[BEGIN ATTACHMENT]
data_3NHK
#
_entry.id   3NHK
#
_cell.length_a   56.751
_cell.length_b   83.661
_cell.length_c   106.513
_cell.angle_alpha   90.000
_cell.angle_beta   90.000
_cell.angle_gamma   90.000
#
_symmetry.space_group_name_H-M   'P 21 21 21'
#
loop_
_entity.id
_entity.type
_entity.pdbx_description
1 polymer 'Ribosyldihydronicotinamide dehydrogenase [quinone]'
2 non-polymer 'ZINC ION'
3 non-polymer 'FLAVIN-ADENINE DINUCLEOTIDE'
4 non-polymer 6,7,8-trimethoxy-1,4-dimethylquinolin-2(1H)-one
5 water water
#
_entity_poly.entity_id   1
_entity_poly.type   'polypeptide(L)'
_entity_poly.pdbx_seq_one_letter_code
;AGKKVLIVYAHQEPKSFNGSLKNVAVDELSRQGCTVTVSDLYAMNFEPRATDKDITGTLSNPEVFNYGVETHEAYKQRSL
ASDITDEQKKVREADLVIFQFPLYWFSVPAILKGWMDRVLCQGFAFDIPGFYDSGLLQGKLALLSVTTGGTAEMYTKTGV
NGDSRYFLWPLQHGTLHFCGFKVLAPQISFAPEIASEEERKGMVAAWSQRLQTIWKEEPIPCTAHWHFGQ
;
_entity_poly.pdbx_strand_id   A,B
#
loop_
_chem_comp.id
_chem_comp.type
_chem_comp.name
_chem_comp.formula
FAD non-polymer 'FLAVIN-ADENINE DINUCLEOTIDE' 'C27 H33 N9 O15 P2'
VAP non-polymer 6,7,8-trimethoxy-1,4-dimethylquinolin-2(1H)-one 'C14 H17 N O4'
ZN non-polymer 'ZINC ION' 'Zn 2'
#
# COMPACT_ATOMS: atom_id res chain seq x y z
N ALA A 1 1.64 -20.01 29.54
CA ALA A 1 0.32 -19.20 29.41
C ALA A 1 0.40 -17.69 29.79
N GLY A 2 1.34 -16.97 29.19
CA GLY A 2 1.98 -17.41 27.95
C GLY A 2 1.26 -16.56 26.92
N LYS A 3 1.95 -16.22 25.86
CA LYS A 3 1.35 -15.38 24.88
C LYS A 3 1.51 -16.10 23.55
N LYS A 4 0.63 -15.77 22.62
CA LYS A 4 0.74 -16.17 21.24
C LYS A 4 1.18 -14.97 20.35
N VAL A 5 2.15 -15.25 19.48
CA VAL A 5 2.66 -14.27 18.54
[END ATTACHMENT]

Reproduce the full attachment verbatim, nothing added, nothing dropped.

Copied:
data_3NHK
#
_entry.id   3NHK
#
_cell.length_a   56.751
_cell.length_b   83.661
_cell.length_c   106.513
_cell.angle_alpha   90.000
_cell.angle_beta   90.000
_cell.angle_gamma   90.000
#
_symmetry.space_group_name_H-M   'P 21 21 21'
#
loop_
_entity.id
_entity.type
_entity.pdbx_description
1 polymer 'Ribosyldihydronicotinamide dehydrogenase [quinone]'
2 non-polymer 'ZINC ION'
3 non-polymer 'FLAVIN-ADENINE DINUCLEOTIDE'
4 non-polymer 6,7,8-trimethoxy-1,4-dimethylquinolin-2(1H)-one
5 water water
#
_entity_poly.entity_id   1
_entity_poly.type   'polypeptide(L)'
_entity_poly.pdbx_seq_one_letter_code
;AGKKVLIVYAHQEPKSFNGSLKNVAVDELSRQGCTVTVSDLYAMNFEPRATDKDITGTLSNPEVFNYGVETHEAYKQRSL
ASDITDEQKKVREADLVIFQFPLYWFSVPAILKGWMDRVLCQGFAFDIPGFYDSGLLQGKLALLSVTTGGTAEMYTKTGV
NGDSRYFLWPLQHGTLHFCGFKVLAPQISFAPEIASEEERKGMVAAWSQRLQTIWKEEPIPCTAHWHFGQ
;
_entity_poly.pdbx_strand_id   A,B
#
loop_
_chem_comp.id
_chem_comp.type
_chem_comp.name
_chem_comp.formula
FAD non-polymer 'FLAVIN-ADENINE DINUCLEOTIDE' 'C27 H33 N9 O15 P2'
VAP non-polymer 6,7,8-trimethoxy-1,4-dimethylquinolin-2(1H)-one 'C14 H17 N O4'
ZN non-polymer 'ZINC ION' 'Zn 2'
#
# COMPACT_ATOMS: atom_id res chain seq x y z
N ALA A 1 1.64 -20.01 29.54
CA ALA A 1 0.32 -19.20 29.41
C ALA A 1 0.40 -17.69 29.79
N GLY A 2 1.34 -16.97 29.19
CA GLY A 2 1.98 -17.41 27.95
C GLY A 2 1.26 -16.56 26.92
N LYS A 3 1.95 -16.22 25.86
CA LYS A 3 1.35 -15.38 24.88
C LYS A 3 1.51 -16.10 23.55
N LYS A 4 0.63 -15.77 22.62
CA LYS A 4 0.74 -16.17 21.24
C LYS A 4 1.18 -14.97 20.35
N VAL A 5 2.15 -15.25 19.48
CA VAL A 5 2.66 -14.27 18.54